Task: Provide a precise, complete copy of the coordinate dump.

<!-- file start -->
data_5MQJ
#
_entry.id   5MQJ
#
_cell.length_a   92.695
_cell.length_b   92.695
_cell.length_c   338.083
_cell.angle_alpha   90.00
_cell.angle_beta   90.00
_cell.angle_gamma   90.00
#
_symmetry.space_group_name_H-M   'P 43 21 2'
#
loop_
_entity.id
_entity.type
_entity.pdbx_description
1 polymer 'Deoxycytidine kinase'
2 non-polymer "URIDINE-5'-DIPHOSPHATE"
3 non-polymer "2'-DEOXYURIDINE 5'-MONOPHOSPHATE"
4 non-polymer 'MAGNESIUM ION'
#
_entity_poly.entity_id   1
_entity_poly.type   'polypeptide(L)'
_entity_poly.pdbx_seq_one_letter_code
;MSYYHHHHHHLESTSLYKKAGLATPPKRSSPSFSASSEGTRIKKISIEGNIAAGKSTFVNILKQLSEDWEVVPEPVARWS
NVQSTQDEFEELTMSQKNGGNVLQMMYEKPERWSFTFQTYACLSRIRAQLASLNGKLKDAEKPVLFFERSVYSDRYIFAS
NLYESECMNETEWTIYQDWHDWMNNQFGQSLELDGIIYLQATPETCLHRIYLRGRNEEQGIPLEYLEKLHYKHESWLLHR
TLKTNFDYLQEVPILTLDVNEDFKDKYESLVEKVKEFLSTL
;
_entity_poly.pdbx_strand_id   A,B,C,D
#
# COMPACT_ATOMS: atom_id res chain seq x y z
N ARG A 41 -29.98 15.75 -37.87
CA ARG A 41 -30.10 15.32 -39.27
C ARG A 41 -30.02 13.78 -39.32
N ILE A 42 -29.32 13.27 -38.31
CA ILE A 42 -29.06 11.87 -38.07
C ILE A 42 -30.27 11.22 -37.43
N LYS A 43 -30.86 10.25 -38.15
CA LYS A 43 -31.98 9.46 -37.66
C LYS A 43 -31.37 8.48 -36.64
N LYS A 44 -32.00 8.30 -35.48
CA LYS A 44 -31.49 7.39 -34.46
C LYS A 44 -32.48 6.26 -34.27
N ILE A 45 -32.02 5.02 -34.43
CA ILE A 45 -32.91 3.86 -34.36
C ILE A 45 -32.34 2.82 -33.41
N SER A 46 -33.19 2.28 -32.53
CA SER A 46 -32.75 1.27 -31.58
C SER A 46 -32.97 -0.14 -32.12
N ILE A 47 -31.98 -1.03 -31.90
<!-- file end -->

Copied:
data_5MQJ
#
_entry.id   5MQJ
#
_cell.length_a   92.695
_cell.length_b   92.695
_cell.length_c   338.083
_cell.angle_alpha   90.00
_cell.angle_beta   90.00
_cell.angle_gamma   90.00
#
_symmetry.space_group_name_H-M   'P 43 21 2'
#
loop_
_entity.id
_entity.type
_entity.pdbx_description
1 polymer 'Deoxycytidine kinase'
2 non-polymer "URIDINE-5'-DIPHOSPHATE"
3 non-polymer "2'-DEOXYURIDINE 5'-MONOPHOSPHATE"
4 non-polymer 'MAGNESIUM ION'
#
_entity_poly.entity_id   1
_entity_poly.type   'polypeptide(L)'
_entity_poly.pdbx_seq_one_letter_code
;MSYYHHHHHHLESTSLYKKAGLATPPKRSSPSFSASSEGTRIKKISIEGNIAAGKSTFVNILKQLSEDWEVVPEPVARWS
NVQSTQDEFEELTMSQKNGGNVLQMMYEKPERWSFTFQTYACLSRIRAQLASLNGKLKDAEKPVLFFERSVYSDRYIFAS
NLYESECMNETEWTIYQDWHDWMNNQFGQSLELDGIIYLQATPETCLHRIYLRGRNEEQGIPLEYLEKLHYKHESWLLHR
TLKTNFDYLQEVPILTLDVNEDFKDKYESLVEKVKEFLSTL
;
_entity_poly.pdbx_strand_id   A,B,C,D
#
# COMPACT_ATOMS: atom_id res chain seq x y z
N ARG A 41 -29.98 15.75 -37.87
CA ARG A 41 -30.10 15.32 -39.27
C ARG A 41 -30.02 13.78 -39.32
N ILE A 42 -29.32 13.27 -38.31
CA ILE A 42 -29.06 11.87 -38.07
C ILE A 42 -30.27 11.22 -37.43
N LYS A 43 -30.86 10.25 -38.15
CA LYS A 43 -31.98 9.46 -37.66
C LYS A 43 -31.37 8.48 -36.64
N LYS A 44 -32.00 8.30 -35.48
CA LYS A 44 -31.49 7.39 -34.46
C LYS A 44 -32.48 6.26 -34.27
N ILE A 45 -32.02 5.02 -34.43
CA ILE A 45 -32.91 3.86 -34.36
C ILE A 45 -32.34 2.82 -33.41
N SER A 46 -33.19 2.28 -32.53
CA SER A 46 -32.75 1.27 -31.58
C SER A 46 -32.97 -0.14 -32.12
N ILE A 47 -31.98 -1.03 -31.90